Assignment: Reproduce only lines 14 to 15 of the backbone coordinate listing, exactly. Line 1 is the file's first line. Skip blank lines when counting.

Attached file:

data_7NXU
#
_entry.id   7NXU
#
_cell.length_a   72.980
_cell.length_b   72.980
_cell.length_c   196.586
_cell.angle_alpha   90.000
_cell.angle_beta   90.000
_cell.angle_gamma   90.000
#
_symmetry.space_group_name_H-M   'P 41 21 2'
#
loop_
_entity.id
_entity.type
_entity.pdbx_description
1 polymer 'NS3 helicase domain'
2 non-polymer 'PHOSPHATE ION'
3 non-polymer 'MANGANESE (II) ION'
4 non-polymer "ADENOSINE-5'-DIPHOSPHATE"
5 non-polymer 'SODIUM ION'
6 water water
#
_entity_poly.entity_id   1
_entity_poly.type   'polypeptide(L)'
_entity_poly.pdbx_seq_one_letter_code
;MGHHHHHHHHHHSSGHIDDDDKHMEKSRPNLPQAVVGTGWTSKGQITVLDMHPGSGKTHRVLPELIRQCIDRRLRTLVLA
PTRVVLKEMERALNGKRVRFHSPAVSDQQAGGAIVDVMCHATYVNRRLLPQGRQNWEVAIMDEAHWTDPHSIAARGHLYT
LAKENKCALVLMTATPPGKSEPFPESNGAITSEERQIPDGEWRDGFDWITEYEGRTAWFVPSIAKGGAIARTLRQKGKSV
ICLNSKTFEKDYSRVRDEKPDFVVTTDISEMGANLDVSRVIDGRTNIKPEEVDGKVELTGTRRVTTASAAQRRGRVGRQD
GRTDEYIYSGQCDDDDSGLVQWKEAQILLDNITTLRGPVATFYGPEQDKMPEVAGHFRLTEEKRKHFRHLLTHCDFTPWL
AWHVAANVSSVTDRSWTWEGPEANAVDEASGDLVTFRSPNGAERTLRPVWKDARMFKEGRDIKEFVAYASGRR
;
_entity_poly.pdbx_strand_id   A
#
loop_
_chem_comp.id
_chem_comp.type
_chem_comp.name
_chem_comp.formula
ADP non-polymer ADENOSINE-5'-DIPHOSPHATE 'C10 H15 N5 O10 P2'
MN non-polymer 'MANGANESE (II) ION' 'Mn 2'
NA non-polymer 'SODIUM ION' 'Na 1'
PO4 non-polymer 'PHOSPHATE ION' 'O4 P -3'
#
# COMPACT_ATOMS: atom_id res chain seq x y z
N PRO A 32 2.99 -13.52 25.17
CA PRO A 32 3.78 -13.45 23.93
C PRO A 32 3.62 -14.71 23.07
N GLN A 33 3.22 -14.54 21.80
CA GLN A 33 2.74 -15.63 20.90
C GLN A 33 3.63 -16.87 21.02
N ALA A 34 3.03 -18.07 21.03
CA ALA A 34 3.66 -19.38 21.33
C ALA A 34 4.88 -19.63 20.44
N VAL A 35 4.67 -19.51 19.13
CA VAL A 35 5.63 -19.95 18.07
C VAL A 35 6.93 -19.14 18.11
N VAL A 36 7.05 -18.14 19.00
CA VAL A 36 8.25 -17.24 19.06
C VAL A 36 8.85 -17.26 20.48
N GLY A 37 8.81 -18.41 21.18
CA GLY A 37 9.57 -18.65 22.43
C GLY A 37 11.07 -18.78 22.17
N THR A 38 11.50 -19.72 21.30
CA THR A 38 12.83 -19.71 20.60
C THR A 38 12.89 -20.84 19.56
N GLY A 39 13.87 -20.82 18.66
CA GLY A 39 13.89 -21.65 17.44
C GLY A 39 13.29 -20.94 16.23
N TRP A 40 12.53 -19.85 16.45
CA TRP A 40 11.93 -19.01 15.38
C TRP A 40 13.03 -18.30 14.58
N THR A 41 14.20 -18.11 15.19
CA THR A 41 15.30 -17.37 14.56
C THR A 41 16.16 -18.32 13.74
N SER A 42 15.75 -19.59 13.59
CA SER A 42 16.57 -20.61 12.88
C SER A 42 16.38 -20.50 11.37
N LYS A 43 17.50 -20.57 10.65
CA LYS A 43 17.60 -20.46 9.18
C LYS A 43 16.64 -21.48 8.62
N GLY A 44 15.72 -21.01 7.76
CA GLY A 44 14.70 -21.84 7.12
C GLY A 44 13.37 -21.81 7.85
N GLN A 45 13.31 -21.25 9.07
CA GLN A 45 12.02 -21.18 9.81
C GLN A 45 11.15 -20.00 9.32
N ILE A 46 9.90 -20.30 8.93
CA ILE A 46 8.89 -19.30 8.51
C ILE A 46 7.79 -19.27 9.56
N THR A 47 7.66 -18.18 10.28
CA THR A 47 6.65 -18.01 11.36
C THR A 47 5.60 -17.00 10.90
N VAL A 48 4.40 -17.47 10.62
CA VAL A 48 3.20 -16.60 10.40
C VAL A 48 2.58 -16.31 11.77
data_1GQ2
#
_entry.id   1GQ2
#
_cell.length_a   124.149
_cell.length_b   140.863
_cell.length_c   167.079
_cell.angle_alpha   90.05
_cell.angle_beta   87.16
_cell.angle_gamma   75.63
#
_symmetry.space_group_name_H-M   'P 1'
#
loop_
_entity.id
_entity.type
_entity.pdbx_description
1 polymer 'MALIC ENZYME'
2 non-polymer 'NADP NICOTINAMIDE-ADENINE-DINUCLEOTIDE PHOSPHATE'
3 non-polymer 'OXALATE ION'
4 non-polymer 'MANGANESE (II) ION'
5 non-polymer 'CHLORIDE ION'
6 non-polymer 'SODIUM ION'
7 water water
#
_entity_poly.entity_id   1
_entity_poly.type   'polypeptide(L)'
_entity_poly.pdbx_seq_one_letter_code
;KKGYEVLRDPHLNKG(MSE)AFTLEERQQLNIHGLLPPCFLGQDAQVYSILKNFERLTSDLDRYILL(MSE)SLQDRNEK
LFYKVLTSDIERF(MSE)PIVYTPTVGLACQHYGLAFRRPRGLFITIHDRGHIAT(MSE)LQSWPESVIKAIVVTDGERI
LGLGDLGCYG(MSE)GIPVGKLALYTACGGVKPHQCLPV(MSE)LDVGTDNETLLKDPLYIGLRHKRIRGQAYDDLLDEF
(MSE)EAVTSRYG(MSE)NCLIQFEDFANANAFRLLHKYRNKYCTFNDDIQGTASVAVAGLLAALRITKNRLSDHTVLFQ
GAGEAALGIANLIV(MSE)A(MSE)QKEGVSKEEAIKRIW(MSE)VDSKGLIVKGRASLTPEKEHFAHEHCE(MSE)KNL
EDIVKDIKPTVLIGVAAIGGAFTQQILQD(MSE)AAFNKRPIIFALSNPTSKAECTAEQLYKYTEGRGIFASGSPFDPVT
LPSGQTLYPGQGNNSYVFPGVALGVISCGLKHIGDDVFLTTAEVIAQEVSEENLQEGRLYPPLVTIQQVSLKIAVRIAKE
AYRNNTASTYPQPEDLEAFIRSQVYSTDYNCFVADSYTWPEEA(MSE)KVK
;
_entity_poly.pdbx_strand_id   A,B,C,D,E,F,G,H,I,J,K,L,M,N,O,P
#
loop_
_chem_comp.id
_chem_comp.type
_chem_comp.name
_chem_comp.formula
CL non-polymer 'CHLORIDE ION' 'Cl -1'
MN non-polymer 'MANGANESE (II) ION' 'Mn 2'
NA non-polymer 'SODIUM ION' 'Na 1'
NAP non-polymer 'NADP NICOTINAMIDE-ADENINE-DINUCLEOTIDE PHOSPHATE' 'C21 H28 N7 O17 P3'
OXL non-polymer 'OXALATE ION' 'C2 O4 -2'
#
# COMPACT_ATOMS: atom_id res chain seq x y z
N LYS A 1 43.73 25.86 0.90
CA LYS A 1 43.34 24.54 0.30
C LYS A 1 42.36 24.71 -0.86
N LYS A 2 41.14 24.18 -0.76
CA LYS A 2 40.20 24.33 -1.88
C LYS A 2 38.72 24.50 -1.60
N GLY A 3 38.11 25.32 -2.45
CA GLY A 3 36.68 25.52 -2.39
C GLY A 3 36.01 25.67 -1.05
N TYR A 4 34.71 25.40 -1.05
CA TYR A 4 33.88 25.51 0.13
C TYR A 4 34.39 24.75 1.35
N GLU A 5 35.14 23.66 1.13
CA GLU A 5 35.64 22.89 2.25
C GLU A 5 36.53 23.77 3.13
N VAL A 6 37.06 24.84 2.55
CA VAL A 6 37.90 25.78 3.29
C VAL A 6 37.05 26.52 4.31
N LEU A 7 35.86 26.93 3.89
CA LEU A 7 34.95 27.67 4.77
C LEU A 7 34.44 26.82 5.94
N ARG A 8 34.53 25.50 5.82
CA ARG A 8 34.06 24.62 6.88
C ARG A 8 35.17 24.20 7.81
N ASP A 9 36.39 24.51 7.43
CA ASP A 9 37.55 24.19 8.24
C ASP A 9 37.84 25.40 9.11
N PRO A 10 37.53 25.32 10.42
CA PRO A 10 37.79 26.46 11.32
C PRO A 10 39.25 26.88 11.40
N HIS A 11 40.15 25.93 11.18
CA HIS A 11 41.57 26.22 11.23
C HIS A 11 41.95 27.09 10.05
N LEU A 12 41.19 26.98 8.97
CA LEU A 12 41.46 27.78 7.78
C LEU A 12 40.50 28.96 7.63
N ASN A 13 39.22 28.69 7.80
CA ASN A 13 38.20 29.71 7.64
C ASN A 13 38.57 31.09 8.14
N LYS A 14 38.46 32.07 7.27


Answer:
loop_
_entity.id